Boron is a mineral that, in small quantities, is important for healthy plant growth, but becomes dangerous in higher concentrations. Boron can be present in ground water and soil at the level of 0.5 to 1.0 parts per million and not cause any undue stress on plants in the area. When boron levels reach above 1.0 parts per million (ppm), trees and shrubs that are not tolerant of these conditions will begin showing signs of stress.
For many plants, this expresses itself as a build-up of boron in the leaves. Because it takes time for the concentration to reach dangerous levels within the plant, symptoms are first seen in the oldest leaves. Early stages of boron toxicity will appear as chlorosis or a yellowing of the leaf tips. Further build up will cause black patches of die off on the leaves, either along the margins or in between leaf veins. Conifers will exhibit needles that die back from the tip. Unfortunately, the symptoms of Boron toxicity are very close in appearance to mineral deficiencies and are difficult to diagnose without soil or water testing.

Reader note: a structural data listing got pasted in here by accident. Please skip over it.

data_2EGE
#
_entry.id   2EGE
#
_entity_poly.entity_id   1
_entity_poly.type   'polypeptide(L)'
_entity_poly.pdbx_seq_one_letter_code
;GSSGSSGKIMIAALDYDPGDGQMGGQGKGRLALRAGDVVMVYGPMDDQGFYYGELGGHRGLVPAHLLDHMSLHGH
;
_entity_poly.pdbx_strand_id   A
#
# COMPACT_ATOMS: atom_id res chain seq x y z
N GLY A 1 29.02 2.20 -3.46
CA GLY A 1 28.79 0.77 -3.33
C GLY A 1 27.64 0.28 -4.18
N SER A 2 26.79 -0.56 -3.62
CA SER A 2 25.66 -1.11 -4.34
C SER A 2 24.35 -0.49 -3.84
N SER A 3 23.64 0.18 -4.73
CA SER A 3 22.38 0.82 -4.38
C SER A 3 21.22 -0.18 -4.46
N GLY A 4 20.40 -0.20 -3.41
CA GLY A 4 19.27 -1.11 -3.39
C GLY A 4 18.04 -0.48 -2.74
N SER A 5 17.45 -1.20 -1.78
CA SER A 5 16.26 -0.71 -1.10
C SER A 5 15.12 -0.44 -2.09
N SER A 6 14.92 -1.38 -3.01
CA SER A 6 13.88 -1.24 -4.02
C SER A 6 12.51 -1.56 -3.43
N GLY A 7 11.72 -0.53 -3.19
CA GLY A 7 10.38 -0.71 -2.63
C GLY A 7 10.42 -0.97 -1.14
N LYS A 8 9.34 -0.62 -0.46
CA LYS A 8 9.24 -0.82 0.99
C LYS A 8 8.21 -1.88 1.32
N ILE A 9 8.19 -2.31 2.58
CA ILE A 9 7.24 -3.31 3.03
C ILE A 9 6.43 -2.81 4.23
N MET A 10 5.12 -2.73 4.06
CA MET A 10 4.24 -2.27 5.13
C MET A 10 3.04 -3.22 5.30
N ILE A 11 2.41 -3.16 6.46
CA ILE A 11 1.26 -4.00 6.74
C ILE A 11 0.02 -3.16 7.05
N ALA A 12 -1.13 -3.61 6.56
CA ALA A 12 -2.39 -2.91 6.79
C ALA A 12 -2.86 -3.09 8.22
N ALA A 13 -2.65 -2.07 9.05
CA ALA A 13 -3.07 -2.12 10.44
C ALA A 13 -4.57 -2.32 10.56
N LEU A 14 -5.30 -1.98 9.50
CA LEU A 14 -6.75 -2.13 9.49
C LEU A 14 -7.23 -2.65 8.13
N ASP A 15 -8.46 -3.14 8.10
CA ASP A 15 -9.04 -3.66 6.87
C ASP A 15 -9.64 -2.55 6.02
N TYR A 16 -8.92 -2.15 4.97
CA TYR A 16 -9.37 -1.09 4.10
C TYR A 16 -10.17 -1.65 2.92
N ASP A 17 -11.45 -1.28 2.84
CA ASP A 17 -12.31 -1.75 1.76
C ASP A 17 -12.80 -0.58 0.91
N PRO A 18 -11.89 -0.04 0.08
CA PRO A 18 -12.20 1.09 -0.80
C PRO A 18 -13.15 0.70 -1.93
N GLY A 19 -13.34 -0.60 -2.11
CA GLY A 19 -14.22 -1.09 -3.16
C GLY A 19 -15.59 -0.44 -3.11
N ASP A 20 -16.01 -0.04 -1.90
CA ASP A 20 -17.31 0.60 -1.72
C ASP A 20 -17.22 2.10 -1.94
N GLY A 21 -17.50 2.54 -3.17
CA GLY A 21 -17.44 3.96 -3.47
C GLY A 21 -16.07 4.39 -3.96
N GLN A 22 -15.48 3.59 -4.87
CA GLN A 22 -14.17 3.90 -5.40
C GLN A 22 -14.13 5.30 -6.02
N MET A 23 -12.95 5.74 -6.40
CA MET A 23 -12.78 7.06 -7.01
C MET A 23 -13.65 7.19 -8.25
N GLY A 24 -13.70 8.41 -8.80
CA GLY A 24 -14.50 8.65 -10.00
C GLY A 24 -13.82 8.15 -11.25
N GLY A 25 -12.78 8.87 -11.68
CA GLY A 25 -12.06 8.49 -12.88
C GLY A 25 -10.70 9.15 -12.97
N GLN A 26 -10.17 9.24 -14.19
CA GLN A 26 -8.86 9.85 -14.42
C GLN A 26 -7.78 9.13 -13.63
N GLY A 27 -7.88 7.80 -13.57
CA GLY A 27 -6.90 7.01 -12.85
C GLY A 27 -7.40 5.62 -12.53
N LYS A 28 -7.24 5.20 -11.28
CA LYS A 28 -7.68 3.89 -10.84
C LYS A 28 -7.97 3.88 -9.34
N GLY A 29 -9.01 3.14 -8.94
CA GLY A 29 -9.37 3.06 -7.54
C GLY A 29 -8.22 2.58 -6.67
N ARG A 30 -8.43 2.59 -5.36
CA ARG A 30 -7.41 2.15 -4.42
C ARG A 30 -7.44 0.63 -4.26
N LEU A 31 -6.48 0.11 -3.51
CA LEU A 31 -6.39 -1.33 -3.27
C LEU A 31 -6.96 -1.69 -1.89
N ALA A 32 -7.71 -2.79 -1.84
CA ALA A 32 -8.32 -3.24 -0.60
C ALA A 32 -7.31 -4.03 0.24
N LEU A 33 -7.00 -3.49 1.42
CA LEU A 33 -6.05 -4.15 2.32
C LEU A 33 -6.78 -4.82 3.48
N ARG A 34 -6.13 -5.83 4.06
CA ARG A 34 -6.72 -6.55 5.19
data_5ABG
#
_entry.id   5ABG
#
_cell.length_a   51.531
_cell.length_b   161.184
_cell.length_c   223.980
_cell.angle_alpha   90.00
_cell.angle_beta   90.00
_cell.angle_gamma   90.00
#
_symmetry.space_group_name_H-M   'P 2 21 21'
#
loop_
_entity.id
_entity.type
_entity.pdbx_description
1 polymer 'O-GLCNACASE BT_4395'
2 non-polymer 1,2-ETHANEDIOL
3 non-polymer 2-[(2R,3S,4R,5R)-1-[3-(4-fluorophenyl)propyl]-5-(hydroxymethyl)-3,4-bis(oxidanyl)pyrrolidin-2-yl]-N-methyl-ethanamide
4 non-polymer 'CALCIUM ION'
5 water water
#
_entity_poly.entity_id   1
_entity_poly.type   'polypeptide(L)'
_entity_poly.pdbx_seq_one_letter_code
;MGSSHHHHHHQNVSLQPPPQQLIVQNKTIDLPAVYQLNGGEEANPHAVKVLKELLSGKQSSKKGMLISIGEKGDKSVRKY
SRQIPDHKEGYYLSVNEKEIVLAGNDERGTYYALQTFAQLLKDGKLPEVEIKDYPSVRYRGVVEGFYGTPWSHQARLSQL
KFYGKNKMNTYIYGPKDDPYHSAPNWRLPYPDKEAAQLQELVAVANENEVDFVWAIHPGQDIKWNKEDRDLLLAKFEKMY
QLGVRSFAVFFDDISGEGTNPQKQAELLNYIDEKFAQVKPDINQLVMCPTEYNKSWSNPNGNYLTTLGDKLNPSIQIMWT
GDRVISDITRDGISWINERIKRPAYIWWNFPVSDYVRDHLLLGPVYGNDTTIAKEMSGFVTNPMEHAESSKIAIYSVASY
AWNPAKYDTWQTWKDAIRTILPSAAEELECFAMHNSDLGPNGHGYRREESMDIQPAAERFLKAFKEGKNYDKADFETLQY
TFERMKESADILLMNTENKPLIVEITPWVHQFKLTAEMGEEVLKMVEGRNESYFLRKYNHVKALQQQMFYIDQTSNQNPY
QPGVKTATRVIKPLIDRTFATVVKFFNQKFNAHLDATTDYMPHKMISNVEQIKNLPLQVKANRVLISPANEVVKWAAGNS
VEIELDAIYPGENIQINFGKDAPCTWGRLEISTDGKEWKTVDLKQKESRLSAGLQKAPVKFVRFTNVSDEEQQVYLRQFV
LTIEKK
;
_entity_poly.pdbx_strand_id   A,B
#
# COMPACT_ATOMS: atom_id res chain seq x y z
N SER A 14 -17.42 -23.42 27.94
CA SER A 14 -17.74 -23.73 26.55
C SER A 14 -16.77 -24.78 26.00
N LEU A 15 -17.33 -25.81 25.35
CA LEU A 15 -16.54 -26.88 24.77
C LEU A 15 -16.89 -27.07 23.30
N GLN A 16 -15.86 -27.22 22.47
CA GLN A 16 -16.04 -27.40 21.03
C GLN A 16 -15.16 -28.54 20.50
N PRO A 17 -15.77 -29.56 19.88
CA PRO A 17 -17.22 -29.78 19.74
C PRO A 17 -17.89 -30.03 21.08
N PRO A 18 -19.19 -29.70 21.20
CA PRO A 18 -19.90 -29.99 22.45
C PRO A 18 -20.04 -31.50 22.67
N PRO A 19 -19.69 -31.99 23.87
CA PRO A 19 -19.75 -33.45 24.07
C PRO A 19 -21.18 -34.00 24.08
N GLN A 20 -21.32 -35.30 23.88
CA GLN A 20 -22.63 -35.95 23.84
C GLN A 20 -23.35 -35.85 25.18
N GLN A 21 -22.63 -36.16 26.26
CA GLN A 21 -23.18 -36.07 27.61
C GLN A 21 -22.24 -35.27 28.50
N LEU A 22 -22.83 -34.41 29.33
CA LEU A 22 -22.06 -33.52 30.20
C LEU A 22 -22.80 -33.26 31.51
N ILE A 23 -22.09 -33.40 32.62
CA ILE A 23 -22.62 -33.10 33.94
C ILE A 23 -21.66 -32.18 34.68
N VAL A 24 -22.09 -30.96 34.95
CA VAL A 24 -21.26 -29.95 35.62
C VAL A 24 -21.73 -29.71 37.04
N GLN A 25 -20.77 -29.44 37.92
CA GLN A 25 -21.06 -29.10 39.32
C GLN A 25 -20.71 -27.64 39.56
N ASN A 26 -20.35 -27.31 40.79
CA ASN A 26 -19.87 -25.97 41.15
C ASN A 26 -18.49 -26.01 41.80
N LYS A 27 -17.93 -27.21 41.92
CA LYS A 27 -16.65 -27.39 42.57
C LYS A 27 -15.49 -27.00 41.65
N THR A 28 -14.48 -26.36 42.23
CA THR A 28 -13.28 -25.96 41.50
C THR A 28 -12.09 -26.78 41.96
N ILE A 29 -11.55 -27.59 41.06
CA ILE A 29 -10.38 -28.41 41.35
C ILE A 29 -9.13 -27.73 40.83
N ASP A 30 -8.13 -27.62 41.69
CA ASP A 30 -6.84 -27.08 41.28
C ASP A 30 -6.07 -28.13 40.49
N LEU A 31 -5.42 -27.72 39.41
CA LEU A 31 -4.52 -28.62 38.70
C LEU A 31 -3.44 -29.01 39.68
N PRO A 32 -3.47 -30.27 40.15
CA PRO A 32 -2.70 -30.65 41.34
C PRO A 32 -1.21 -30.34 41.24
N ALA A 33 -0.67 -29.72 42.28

The best way to deal with Boron in the soil or water is to first choose plants that have some level of natural tolerance. Hardy options for trees would include Nyssa sylvatica, Olea europea, Pinus nigra, Pistacia chinensis, Fraxinus oxycarpa ‘Raywood’, Prunus c. Purple Pony, Cedrus atlantica and Cedrus deodara. Smaller planting that are tolerant might include Nerium oleander, Ceanothus, Dodonaea viscosa ‘Purpurea’, Olea europea ‘Little Ollie’ and Buxus microphylla japonica.
Secondary treatments for areas that are still posing a threat to Boron tolerant plants would be to change the layout of the planting area by raising the grade. Introducing new topsoil at least 12 inches deep in all potential planting areas should prevent an unhealthy build-up of Boron in leaves or needles. Increasing the occasional deep soaks that the area gets will also help to leech away mineral and salt build-ups.